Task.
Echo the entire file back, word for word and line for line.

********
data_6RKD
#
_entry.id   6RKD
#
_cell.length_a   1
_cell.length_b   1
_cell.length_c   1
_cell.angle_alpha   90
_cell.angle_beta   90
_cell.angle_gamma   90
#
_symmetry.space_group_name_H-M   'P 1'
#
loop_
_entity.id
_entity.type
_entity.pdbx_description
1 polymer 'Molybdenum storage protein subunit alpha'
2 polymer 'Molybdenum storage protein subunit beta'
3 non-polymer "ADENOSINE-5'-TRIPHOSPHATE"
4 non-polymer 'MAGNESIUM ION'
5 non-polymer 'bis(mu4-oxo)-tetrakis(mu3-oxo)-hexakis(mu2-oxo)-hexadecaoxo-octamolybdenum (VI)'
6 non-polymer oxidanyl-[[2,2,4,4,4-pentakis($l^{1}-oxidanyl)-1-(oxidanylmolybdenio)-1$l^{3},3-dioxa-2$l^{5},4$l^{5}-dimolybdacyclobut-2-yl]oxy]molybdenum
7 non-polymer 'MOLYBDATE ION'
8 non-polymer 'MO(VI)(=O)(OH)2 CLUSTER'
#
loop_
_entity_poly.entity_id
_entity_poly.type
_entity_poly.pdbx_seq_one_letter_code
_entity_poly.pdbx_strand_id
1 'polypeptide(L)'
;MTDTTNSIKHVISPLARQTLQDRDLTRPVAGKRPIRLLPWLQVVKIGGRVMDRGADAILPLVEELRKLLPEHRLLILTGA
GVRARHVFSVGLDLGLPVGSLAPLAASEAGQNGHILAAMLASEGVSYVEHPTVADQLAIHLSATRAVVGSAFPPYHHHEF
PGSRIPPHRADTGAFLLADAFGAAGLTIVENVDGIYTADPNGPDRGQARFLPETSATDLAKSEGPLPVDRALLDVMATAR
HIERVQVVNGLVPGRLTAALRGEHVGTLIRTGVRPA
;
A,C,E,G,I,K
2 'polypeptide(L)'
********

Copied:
data_6RKD
#
_entry.id   6RKD
#
_cell.length_a   1
_cell.length_b   1
_cell.length_c   1
_cell.angle_alpha   90
_cell.angle_beta   90
_cell.angle_gamma   90
#
_symmetry.space_group_name_H-M   'P 1'
#
loop_
_entity.id
_entity.type
_entity.pdbx_description
1 polymer 'Molybdenum storage protein subunit alpha'
2 polymer 'Molybdenum storage protein subunit beta'
3 non-polymer "ADENOSINE-5'-TRIPHOSPHATE"
4 non-polymer 'MAGNESIUM ION'
5 non-polymer 'bis(mu4-oxo)-tetrakis(mu3-oxo)-hexakis(mu2-oxo)-hexadecaoxo-octamolybdenum (VI)'
6 non-polymer oxidanyl-[[2,2,4,4,4-pentakis($l^{1}-oxidanyl)-1-(oxidanylmolybdenio)-1$l^{3},3-dioxa-2$l^{5},4$l^{5}-dimolybdacyclobut-2-yl]oxy]molybdenum
7 non-polymer 'MOLYBDATE ION'
8 non-polymer 'MO(VI)(=O)(OH)2 CLUSTER'
#
loop_
_entity_poly.entity_id
_entity_poly.type
_entity_poly.pdbx_seq_one_letter_code
_entity_poly.pdbx_strand_id
1 'polypeptide(L)'
;MTDTTNSIKHVISPLARQTLQDRDLTRPVAGKRPIRLLPWLQVVKIGGRVMDRGADAILPLVEELRKLLPEHRLLILTGA
GVRARHVFSVGLDLGLPVGSLAPLAASEAGQNGHILAAMLASEGVSYVEHPTVADQLAIHLSATRAVVGSAFPPYHHHEF
PGSRIPPHRADTGAFLLADAFGAAGLTIVENVDGIYTADPNGPDRGQARFLPETSATDLAKSEGPLPVDRALLDVMATAR
HIERVQVVNGLVPGRLTAALRGEHVGTLIRTGVRPA
;
A,C,E,G,I,K
2 'polypeptide(L)'